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Rod M. Santos

January 2008

Speed Dating and Spirit Guides

 Artwork © 2007, R.W. Ware

A girl’s totem speaks volumes about her. My second sight was useful; totems were usually invisible, even to the girls themselves.

Artwork © 2007, R.W. Ware

“I can do this,” I told my squirrel. If Babycheeks — my totem and spirit-guide — answered, it was lost beneath the bar’s raucous gabble of small talk and pick-up lines.

A hostess with shiny teeth and a clipboard approached. “Are you here for Insta-Date?”

“Yeah.” My voice squeaked. “I pre-registered. Joseph Ahanu.”

“That’s a pretty name. Hawaiian?”


“Go ahead and sit at table H.” She pointed to a room with two dozen mini-tables configured in an oval.

At table H, a brunette chatted on her cell phone. She sat sideways, as though the 90-degree angle would grant privacy. Her totem — a cat made of shadows — coiled scarf-like around her neck.

A girl’s totem speaks volumes about her. My second sight was useful; totems were usually invisible, even to the girls themselves.

The hostess tapped her microphone, rupturing our eardrums with feedback. She explained that we’d have five minutes for each “date,” which began when the bell rang. At each subsequent ring, the men moved to the next table.

The brunette shut her cell phone. The bell rang; the horse race began.

“Hi, I’m Joseph. Bachelor number eight.” We wore numbers to keep track of potential matches.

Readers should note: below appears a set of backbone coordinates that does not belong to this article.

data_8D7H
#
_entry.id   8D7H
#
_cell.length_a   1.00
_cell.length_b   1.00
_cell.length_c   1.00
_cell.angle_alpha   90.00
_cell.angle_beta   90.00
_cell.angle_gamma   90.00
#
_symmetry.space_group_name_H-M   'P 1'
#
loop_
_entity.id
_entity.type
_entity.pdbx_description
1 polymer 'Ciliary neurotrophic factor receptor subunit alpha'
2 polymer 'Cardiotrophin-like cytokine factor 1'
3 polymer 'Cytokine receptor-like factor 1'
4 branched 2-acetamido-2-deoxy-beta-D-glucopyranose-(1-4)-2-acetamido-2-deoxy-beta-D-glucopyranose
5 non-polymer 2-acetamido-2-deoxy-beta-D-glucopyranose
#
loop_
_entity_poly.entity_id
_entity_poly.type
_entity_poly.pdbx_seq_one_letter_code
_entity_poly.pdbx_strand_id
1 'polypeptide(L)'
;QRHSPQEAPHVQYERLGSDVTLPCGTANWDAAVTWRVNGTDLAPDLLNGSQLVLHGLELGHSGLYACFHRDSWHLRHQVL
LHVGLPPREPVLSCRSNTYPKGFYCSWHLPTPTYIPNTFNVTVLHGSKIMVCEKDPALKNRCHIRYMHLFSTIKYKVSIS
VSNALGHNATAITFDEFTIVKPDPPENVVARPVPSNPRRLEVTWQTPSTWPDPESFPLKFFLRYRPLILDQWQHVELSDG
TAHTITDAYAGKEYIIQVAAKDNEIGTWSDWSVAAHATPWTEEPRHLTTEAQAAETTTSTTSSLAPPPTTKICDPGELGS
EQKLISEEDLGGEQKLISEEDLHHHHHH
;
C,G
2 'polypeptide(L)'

“Elise.” Her handshake was a dead fish, and she reeled it back immediately. Her arms crossed over her stomach, as if to keep an alien from bursting out.

“You look like Kirstie Alley,” I blurted.

“My ex used to say that.” Her shadow-cat’s hackles rose.

“I meant before Jenny Craig. I loved Cheers.” I scrambled to shut my brain’s babble-faucet.

“Never watched it.”

Babycheeks reminded me we’d rehearsed “safe questions” yesterday. “Have you done speed-dating before?”

“No, my friend dragged me, but she left for an emergency. She probably browsed tonight’s menu and lost her appetite.”

Ah, passive-aggressive.

Her cat leapt onto the table, claws out, a feral light in its eyes as it gazed at Babycheeks. I realized then that Elise didn’t want a date. She just liked seeing men squirm.

I slapped the table, hard. Both cat and girl jumped.

“Why’d you do that?”

“Spider. Black widow, maybe.” Though I wanted to give tonight a real chance, to find one nice girl in this city, I wouldn’t be anyone’s entertainment.

She noticed the change in me... and found my assertiveness alluring. She tossed her hair, crossed her arms, though this time to lift her bosom. Her cat lowered its head, raised its tail.

The bell rang. My getaway left skid marks.

At the next table was a lovely blonde in a gray suit and pink shirt.

“I’m Regina. Do you mind if I eat a power bar? I had no time for dinner.” From her Louis Vuitton handbag she excavated something labeled Pro-chieve. She ripped open gold foil, unwrapped what resembled a turd in need of Zoloft.

More revolting was her totem, a ball covered with spiky stalks. A pufferfish? No. A flash of memory took me back to college Bio, and I scowled. A virus.

“What’s your Lifeplan?” she asked.


“Average male lives 75.6 years. You’re what... twenty-four? You still have 51.6 years. What’s your Lifeplan?”

I swallowed my first response, a joke. I said, “Find a soulmate.”

“Yeah, what else?” She bit into the turd.

When I hesitated, she asked, “How do you spend your time?”